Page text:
Rory Boyd: Yeah. He certainly he certainly better than I am. Um, I’m [01:35:30] lucky enough that I my father is still effectively my financial director, which [01:35:35] was to be honest, I couldn’t have done it otherwise because, you know, I [01:35:40] took over a practice at the time, I think under my estimate, maybe ten staff [01:35:45] between nurses and receptionists, a couple of hygienists and stuff. And, you know, just [01:35:50] even just just even knowing how to do payroll or knowing how to [01:35:55] yeah, appropriately financial forecast and what have you. And thankfully, my father’s [01:36:00] background was in corporate banking, so he had a rough idea of how to [01:36:05] run a small business. So he and so from a business point of view, my dad and still does, [01:36:10] which I’m so grateful and happy for, uh, that takes a lot of stress [01:36:15] out of my, my life. But yeah, Ed’s definitely a little bit better on the old admin and the HR front. [01:36:20] But the other thing is we run a really open house, and it’s one of the things if anybody [01:36:25] was starting a practice, you’ve got to make that decision early. How big are you planning to try and get? Because [01:36:30] we’re we’re probably at max. I think at this point I don’t think we want to look, if [01:36:35] we wanted to grow any bigger, we’d need to start building more surgeries. So we definitely aren’t doing that any time soon. But [01:36:40] but what I mean by that is, is that we can man manage our staff, whereas when you get big [01:36:45] enough that you have a mid, you need to employ mid-level management. You become [01:36:50] separated from the HR aspect, which is great, but you also separate yourself from control. [01:36:55]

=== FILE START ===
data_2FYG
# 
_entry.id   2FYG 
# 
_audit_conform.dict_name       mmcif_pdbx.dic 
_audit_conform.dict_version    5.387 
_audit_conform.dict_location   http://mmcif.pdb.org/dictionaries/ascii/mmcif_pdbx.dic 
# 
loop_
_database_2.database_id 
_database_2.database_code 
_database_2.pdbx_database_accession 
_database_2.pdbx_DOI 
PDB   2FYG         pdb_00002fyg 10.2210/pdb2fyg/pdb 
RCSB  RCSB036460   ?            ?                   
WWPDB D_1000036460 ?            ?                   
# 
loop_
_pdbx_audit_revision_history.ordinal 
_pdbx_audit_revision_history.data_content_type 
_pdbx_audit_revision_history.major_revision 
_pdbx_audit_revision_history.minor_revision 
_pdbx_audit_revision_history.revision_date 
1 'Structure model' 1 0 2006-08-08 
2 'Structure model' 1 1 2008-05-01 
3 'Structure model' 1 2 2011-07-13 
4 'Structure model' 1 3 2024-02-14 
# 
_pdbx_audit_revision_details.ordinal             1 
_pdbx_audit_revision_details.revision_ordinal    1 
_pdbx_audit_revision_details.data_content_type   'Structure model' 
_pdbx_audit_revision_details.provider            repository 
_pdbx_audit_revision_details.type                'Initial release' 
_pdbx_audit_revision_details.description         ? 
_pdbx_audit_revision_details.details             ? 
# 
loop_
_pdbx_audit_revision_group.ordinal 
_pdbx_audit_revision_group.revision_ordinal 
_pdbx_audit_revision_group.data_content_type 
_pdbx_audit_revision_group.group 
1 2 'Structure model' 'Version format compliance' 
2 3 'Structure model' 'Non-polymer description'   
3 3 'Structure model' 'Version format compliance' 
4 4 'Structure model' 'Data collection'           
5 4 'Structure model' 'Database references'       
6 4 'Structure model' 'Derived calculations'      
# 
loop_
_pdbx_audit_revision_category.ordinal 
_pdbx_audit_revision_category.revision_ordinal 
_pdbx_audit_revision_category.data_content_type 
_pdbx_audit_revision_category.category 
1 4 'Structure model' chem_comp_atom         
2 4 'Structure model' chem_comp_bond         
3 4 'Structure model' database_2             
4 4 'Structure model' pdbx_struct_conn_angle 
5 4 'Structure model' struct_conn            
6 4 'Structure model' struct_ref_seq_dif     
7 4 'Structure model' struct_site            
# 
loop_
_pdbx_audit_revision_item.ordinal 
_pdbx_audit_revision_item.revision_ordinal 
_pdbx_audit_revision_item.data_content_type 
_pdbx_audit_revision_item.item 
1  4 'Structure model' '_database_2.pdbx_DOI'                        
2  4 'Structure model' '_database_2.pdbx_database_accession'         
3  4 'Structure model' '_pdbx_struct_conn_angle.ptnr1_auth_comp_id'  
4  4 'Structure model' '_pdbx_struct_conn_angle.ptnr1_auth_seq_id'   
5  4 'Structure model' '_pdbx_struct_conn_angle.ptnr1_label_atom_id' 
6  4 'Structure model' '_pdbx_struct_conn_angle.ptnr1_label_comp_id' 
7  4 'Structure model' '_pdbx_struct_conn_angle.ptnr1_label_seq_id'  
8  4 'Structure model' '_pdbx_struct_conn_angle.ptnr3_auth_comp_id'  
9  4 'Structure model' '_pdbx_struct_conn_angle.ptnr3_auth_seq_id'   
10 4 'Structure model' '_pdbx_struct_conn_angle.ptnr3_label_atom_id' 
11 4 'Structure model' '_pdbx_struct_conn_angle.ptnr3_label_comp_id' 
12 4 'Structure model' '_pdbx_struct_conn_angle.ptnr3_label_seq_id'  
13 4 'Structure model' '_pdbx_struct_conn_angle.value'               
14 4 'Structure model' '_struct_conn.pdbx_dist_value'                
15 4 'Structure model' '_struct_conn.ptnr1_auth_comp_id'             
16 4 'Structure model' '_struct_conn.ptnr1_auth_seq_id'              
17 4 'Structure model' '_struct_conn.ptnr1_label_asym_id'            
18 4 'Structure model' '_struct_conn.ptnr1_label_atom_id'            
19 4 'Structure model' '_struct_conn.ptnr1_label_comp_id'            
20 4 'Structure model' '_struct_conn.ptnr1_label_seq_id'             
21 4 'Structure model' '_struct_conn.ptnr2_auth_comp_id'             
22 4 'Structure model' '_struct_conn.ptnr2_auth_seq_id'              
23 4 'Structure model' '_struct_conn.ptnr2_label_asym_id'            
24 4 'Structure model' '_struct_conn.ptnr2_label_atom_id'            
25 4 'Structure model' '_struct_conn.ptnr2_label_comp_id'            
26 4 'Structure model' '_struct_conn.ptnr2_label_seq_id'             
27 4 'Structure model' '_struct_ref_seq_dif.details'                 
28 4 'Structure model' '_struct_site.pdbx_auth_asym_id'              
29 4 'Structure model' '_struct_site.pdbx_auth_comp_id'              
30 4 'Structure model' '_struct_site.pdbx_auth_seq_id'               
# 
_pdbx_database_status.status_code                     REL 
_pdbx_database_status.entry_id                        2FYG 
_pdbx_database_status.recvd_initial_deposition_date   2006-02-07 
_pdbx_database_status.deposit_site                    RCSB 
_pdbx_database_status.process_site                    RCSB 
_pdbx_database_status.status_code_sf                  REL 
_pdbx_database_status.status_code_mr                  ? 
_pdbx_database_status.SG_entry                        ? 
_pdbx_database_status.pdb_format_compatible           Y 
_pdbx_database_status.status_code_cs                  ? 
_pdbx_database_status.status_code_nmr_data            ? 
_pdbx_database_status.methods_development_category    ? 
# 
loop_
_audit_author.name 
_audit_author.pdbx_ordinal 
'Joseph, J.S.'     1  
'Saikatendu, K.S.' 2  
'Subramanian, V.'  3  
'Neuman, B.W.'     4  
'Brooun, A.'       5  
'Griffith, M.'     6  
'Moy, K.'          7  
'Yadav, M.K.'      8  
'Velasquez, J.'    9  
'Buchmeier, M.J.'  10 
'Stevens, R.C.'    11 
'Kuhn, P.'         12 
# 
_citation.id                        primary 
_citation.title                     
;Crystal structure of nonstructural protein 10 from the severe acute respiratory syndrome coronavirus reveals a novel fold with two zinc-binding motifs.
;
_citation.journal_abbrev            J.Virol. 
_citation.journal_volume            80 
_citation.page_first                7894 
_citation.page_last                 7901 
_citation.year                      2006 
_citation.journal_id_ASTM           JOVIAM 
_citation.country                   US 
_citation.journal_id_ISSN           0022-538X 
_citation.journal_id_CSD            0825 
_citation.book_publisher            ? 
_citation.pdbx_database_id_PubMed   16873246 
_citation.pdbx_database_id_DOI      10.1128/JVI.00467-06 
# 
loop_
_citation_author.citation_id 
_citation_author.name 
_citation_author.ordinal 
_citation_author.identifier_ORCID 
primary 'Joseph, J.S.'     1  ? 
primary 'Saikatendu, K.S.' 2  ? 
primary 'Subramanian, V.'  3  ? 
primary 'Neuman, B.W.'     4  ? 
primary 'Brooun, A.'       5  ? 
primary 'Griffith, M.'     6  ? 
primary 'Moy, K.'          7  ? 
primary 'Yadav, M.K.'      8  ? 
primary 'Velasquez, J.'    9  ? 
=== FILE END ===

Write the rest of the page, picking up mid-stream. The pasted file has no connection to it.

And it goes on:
Rory Boyd: So you’ve got to make a decision on how big am I trying to go, and [01:37:00] am I going to get to a stage where I’ve got middle management like say, HR staff or, you know, clinical [01:37:05] directors or whatever we’re going to, you know, call them practice managers, whereas [01:37:10] we actually run a very open house. We have a we have a very, very, very loyal and beautiful [01:37:15] team that we work with with regards to their so giving of their time and of their expertise. [01:37:20] And we work very much like a family. And that if you know, if a nurse has any issues, whether it be in work [01:37:25] or outside of work, we have open door policy. It’s come in and chat to us. And and from an HR point [01:37:30] of view, that’s how we manage it. Now that can’t be the same for everybody. And you need to have a very specific team [01:37:35] that that will fit that ethos or that ethic. And everyone needs [01:37:40] to to pull in the same direction because that becomes an issue. If you do have issues with HR, because when you when [01:37:45] you when you work so closely on an open door policy that can either be taken advantage of or, [01:37:50] you know, it can run into trouble if there are problems. So it’s a fine line. But that’s how we run our house and we’re [01:37:55] just happy. You know, people talk about happy wife, happy life, we’re happy house happy life. And we and [01:38:00] we call the practice a house. But I agree with you.